By Haleigh Graham
CAROLINA REPORTER & NEWS
Patricia Voelker’s life changed forever on the morning of Aug. 1, 2010 when her daughter called and told her that her son-in-law, two step-grandsons and her only biological grandchild had been killed in a car crash in Redington Beach, Florida.
They had all gone to a late-night movie, and on the way back home, they were hit.
“A 20-year-old, who was driving ninety-miles-per-hour and had been drinking and drugging ran a red light, hit their car and killed them all instantly,” said Voelker, who lives in South Carolina.
The family was on vacation at the time celebrating the 19th birthday of Kelly, her youngest grandson. Voelker had left the vacation early and was back in South Carolina when she got the call. She said things will never be the same again.
“I lost my only grandson, which to me was like losing the whole future, but I also lost a lot of the relationship I had with my daughter," Voelker said.
Voelker is now a volunteer at South Carolina’s chapter of MADD, Mothers Against Drunk Driving, where she tells her story in hopes that she will inspire someone to not drink and drive.
Jeremy Kerr wishes he had not climbed behind the wheel of his car when he was 19.
In the early morning of March 2, 2001, Kerr drove his then-girlfriend home after drinking at a party. He dropped her off and then crashed into an oak tree, going 90 mph, on a road off Highway 93 in Central...The accident left him paralyzed from his mid-chest down.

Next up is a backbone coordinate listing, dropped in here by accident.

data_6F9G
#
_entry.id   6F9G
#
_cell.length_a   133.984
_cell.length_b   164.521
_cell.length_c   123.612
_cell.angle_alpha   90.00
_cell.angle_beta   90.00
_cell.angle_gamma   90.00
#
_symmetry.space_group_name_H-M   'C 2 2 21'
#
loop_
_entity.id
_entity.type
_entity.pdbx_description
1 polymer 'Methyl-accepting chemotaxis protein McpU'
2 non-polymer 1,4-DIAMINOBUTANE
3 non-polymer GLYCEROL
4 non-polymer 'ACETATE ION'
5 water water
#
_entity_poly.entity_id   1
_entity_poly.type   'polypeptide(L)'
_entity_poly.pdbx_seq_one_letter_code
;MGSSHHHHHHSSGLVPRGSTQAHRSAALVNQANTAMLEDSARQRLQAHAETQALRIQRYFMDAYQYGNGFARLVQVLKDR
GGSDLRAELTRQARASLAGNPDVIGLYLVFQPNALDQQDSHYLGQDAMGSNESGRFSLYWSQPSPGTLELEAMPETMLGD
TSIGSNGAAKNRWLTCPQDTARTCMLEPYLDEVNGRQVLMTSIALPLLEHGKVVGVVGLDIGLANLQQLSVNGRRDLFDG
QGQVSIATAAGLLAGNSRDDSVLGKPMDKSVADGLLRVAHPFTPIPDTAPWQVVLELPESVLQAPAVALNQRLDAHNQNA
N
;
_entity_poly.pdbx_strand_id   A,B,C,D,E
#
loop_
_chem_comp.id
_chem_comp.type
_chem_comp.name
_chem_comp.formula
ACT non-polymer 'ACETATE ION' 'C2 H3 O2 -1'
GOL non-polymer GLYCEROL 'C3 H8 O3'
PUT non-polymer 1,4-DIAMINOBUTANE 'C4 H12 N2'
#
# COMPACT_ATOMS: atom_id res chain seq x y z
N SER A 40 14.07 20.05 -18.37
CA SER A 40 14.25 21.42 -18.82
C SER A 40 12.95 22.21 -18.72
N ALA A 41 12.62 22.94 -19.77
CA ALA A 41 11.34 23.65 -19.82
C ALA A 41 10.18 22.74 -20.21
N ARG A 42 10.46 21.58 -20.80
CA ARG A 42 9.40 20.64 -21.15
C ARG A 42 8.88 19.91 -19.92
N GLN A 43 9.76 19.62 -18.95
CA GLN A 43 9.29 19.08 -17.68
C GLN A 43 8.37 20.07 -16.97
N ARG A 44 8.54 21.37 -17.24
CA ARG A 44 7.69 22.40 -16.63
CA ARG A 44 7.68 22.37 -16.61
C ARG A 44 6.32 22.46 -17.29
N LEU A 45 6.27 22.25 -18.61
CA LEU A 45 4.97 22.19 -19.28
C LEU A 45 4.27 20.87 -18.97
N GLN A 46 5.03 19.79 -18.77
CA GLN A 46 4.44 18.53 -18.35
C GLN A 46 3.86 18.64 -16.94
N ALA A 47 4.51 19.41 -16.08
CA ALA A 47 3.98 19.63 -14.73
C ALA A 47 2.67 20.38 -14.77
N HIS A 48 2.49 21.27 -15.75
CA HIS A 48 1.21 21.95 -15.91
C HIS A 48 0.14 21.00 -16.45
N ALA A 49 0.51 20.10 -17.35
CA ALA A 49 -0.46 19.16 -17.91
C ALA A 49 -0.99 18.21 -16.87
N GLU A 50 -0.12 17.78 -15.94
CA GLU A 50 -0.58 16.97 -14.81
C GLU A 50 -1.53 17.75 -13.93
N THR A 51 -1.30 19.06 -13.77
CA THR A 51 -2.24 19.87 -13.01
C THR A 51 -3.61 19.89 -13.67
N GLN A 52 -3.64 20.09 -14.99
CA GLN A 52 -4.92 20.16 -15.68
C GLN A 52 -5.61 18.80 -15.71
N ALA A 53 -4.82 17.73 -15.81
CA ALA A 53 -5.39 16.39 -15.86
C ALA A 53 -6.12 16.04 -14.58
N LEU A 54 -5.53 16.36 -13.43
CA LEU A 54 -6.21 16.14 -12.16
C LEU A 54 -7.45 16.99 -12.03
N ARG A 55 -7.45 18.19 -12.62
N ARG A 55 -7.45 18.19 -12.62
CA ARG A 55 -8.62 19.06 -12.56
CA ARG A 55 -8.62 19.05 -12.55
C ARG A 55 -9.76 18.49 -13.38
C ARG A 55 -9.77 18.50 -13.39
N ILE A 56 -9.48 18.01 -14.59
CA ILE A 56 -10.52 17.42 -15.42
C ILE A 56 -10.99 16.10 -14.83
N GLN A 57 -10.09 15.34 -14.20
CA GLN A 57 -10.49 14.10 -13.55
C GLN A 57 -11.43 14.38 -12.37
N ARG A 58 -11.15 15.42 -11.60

“I can handle being paralyzed, but there’s no way I could have handled if I would have killed somebody,” said Kerr.
He says if he could go back to that night, almost 17 years ago, he would not have gotten into his car.
Kerr could have served time in prison if he had hurt someone. In South Carolina, a person who severely injures someone while driving under the influence can get up to 15 years in prison and up to 30 years for killing someone.
Seventeen years after Jeremy’s wreck, driving under the influence is still a problem in South Carolina.
“Every year we have 900 plus fatalities and half of those are alcohol related,” said Trooper David Jones, public information officer with the S.C. Highway Patrol.
Jones says these crashes are preventable.
“It could be resolved really simple and that would be by people taking personal accountability and getting designated drivers,” he said.
The South Carolina Highway Patrol is trying to crack down on people driving under the influence. Target Zero Teams, which consist of 24 troopers, work night shifts in S.C. metropolitan areas, looking for people who are driving while intoxicated.